This is a post of things that you simply must remember to take with you when you’re travelling. Car, camper, cooking utensils, etc. are all a given. This is about the eclectic collection of bits and pieces that make life a bit easier and more comfortable while you’re away from the home base where things are taken for granted. Well, let’s get the show on the road.
Nappy wipes or baby wipes or whatever you call them. Two packs of eighty – one for the car and one for the camper/caravan. My wife keeps a packet on the passenger side floor under the seat. Dirty hands from coupling up in the morning ? Nappy wipe. Crumby, greasy hands from eating crisps ? No showers and can’t be bothered getting the hot water service out and connected ? Cleaning bugs off the windshield ? Nappy wipes. There’s a thousand and one uses for them. Keep plenty of them handy.
Cable ties. A packet of a hundred in various sizes. The uses are endless. I’ve used them to hold wiring up out of the way when the originals have broken. They’re good for stopping you from losing the “D” shackles on the camper suspension limit chains. They can also be used to hold plugs and sockets together.
Duct tape. That grey stretchy stuff about five centimetres wide. Again, the uses are almost endless. One great use is taping up doors and vents to stop red dust from getting into your camper / caravan. We forgot once on the Oodnadatta Track when it was dry and it’s safe to say we’ll never forget that again. Use it to tape a bit of 3-ply over your rear window to stop it from getting broken by rocks and stones ricocheting off you camper/caravan. We’ve even used it, and a couple of ring/open end spanners, to splint a broken hoop pole in the camper after it was broken by a severe wind gust at Yalara.
A camera or two or three. We take a Fuji pocket camera, a small Olympus pocket camera and an Olympus SLR camera. Of course we have our phones too. Make sure that you have plenty of memory cards too – you just can’t have too much storage. Seeing as we both take Windows tablets with us we also take a couple of 1TB SSD drives with us so we can put all of our photos on them so we never run out of memory cards.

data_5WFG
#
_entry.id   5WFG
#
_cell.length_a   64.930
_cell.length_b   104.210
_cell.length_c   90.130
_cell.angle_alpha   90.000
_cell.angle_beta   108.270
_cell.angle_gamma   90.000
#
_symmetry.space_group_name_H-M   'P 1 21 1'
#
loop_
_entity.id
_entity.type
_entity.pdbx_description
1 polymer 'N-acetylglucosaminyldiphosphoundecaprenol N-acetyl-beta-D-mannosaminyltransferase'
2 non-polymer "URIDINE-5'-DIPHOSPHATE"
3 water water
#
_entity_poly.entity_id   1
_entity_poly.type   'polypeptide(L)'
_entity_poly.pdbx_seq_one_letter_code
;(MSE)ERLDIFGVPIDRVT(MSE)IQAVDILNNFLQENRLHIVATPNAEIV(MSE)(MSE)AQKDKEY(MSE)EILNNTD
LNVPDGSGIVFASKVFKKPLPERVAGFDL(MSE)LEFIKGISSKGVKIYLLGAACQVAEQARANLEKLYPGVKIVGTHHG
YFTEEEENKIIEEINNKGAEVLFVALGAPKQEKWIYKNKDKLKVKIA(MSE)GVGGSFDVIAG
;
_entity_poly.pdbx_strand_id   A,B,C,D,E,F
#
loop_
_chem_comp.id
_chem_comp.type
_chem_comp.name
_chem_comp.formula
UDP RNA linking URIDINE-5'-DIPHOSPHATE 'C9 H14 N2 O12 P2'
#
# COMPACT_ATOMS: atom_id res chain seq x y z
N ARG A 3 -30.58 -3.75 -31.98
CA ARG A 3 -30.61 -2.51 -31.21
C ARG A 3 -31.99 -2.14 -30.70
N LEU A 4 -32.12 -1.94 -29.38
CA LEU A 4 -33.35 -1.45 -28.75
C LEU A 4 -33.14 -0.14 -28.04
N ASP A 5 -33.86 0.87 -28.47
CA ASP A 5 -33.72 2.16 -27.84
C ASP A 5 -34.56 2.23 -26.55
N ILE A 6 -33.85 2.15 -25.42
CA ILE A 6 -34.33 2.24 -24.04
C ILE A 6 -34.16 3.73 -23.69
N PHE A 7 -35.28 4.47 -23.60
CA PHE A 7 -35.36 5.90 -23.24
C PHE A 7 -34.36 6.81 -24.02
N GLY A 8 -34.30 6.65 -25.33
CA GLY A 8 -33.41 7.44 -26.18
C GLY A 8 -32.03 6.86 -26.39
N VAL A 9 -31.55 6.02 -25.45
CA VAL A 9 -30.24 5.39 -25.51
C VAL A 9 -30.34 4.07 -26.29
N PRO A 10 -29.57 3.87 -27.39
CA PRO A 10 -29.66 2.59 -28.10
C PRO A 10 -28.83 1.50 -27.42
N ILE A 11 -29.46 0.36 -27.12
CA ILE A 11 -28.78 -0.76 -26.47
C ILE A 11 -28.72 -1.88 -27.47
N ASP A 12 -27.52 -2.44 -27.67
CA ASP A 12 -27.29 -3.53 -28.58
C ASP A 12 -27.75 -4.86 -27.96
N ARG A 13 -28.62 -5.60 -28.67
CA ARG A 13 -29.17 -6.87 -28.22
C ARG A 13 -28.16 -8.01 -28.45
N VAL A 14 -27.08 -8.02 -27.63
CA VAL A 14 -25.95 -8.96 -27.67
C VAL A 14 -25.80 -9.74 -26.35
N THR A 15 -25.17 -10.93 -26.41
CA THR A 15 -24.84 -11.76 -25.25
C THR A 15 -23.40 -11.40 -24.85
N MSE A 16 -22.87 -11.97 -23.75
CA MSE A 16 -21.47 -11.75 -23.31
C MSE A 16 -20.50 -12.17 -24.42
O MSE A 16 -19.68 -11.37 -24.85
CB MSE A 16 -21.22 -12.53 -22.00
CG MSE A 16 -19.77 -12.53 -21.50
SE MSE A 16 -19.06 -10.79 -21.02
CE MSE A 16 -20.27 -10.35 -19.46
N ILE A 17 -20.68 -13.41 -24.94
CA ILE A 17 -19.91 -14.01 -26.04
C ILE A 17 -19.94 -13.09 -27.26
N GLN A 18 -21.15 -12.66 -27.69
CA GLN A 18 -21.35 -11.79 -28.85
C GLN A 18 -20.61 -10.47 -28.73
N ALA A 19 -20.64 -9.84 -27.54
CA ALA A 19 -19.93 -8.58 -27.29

Chargers for phones and laptops and cameras, etc. I started looking around for 12V chargers for everything and it soon became apparent that it was going to cost a fortune. I ended up getting a 150W pure sine wave inverter and a six socket power board so that we could just use our existing 240V chargers.
Batteries. Check to see what sort of batteries things use. You’ll be surprised at the number of types that you’ll need. We use 9V square, AA, AAA, 21700, 18650, D cells, C cells and probably others. If some of them are rechargeable you’ll need to take chargers too. As above just take your 240V chargers. Cameras, torches, e-cigarettes, alarm clock, whatever, make sure you have them all covered.
Of course you’ll need a few car spares and a set of spanners and sockets. No need to carry an entire spares department or a mechanics toolbox with you. I’d suggest a set of hoses and hose clamps as well as a serpentine belt as a minimum. Most modern engines only have few real show stoppers. A burst hose, broken serpentine belt, a dead electric fuel pump and the crank position sensor. Learn how to change them and you should be right. Check out your local dealership and ask if they can put a hose kit, a fuel pump and a sensor in a box for you and only charge you for what isn’t in pristine condition when it’s returned. Even if you have no mechanical or diagnostic abilities a fellow traveller may be able to assist if you have the required parts.
Some sort of roadside insurance. If you do end up with a show stopper you’ll need to recover the camper/caravan or vehicle to a place of repair. When we lost a camper wheel we needed to get the camper recovered to Hawker (SA) for repairs. Our insurance policy for the camper stated that we had roadside assist and recovery to the nearest place of repair but buried in the fine print there was the ability for the insurance company to wriggle out of it. Check you insurance policy to make sure it actually covers what you think it covers. Ours didn’t and we paid for it.
All of the above should be covered in a checklist that you make up. Put all of it on the list. When you’re packing to go away drag out your trusty list. It goes without saying (almost) that the list is getting updated constantly with things that you didn’t have but needed as well as crossing off things that you took and didn’t need.
And last but far from least. Probably the most important. A healthy attitude. Accept that things won’t go to plan and that there will be breakdowns and other stuff-ups either of your own making or by things that you can’t control. Don’t travel just hoping for the best or fearing the worst. Just accept that, as an old boss of mine used to say, “it is what it is”. If it all goes decidedly bad then you have a few great stories for family and friends. If it all goes well you’ll have a few good stories for family and friends. Use the trip to add to your life experience and make the most of it.